Kristen Carder 11:18
Wow, that’s so powerful. I’m really curious. When did you start therapy? Like, specifically, were you in college already? Or was this like post grad like, what was happening? What was like that, that switch that you were like, Okay, I’m, I’m gonna pursue therapy.

Minaa 11:38
So I actually started therapy, the same month that I started graduate school. Wow. Yeah. So yes, so here I am Social Work program. And outside of class, I’m in the therapists office. Yeah. The switch that made me realize I needed to start therapy was one when I got my acceptance letter into NYU. And I realized the path that I wanted to get on, I realized to myself, too, I’ve never been to therapy. Yeah. And I’m about to get into a field, where I’m going to be working with clients, as a therapist. Yeah, we’re going to have to understand what therapy is like and how to really work with clients and build a therapeutic relationship. So a part of me felt that the best way to really understand that was to pursue it. Sure. The other thing that was happening, however, so I started grad school when I was 22 years old. At that time in my life, I was also going through a lot with my mental health once again, my father had passed away when I was 19. So as I share, thank you, as I shared in my story earlier, already growing up dealing with depression and anxiety. A big part of my depression as a teenager came from caretaking for my father. Then he passes away when I’m 19. And when I was 19, I was already an undergrad because I went straight in. I graduated in June. And then I started college in July, when I was 18. So by 19, I was already one year into my college program. And I was just stressed out. Yeah, I found myself going back to that dark place. I found myself actually having urges to cut again, I found myself just struggling with what it meant to move forward. And to be totally transparent, I was angry. And my rage was manifesting in ways that I can be honest and saying I’m not proud of. I was acting out as a very hurt dysregulated and emotionally immature person. I was verbally violent toward people. I was aggressive at times. I was someone that I never used ever been in my life. And the people around me who great like thankfully, I had such an amazing support system, because my friends started to call me out. And then you started to say, your attitude. What happened? Yeah, your anger. Where is this coming from? Yeah, no one can say anything to you without you lashing out. You’re not listening. And I really had to digest that. And I’m also grateful that because these are safe, trusted people in my life. I never had a reaction of oh my gosh, like, Y’all just bothering me or just you’re complaining i right I had the capacity to be in my hurt and still hear how people perceived me, and how I impacted other people. Wow. And that was around age 1920. And then early when I was, like I said earlier within a year 21 is when I apply to grad school and early spring of 20, when I turned 22, is when I got my acceptance letter. And I was just like, there’s no way I can embark on this journey, and be the person that I am right now. Because I’m angry, and I’m hurt. And then, and sometimes I’m miserable. And I just have so much happening that I need a safe outlet to share. And so that is one I was lucky enough to find a therapist, and it worked out that the timing literally was I started grad school. And then the week later, I started therapy. Wow. Yeah.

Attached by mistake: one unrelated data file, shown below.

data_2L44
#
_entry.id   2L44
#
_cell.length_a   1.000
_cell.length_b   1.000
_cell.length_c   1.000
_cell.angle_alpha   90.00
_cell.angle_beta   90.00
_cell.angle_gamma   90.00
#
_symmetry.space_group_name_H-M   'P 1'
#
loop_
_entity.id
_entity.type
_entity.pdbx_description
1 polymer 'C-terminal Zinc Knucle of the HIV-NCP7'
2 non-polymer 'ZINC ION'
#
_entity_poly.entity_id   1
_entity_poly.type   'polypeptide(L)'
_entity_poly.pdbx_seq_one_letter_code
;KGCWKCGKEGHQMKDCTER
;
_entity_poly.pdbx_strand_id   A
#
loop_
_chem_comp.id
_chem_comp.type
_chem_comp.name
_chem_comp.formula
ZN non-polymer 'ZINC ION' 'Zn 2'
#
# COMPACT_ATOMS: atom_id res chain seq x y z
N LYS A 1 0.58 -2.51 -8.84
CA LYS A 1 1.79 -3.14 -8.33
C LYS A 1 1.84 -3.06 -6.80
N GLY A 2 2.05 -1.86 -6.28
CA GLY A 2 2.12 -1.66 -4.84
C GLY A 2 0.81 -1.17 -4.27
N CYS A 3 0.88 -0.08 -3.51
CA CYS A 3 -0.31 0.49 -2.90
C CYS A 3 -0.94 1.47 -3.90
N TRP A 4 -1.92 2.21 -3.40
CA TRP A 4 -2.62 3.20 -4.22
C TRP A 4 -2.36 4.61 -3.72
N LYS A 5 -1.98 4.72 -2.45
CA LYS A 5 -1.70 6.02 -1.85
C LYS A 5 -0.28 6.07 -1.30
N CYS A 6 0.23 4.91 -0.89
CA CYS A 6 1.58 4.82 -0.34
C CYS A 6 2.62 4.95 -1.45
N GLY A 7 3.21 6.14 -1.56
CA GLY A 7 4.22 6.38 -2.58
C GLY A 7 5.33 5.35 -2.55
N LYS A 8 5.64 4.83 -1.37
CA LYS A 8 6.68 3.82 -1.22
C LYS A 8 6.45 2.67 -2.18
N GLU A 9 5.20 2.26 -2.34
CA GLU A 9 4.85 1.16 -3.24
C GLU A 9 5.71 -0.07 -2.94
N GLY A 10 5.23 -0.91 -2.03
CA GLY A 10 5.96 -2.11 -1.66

Kristen Carder 15:58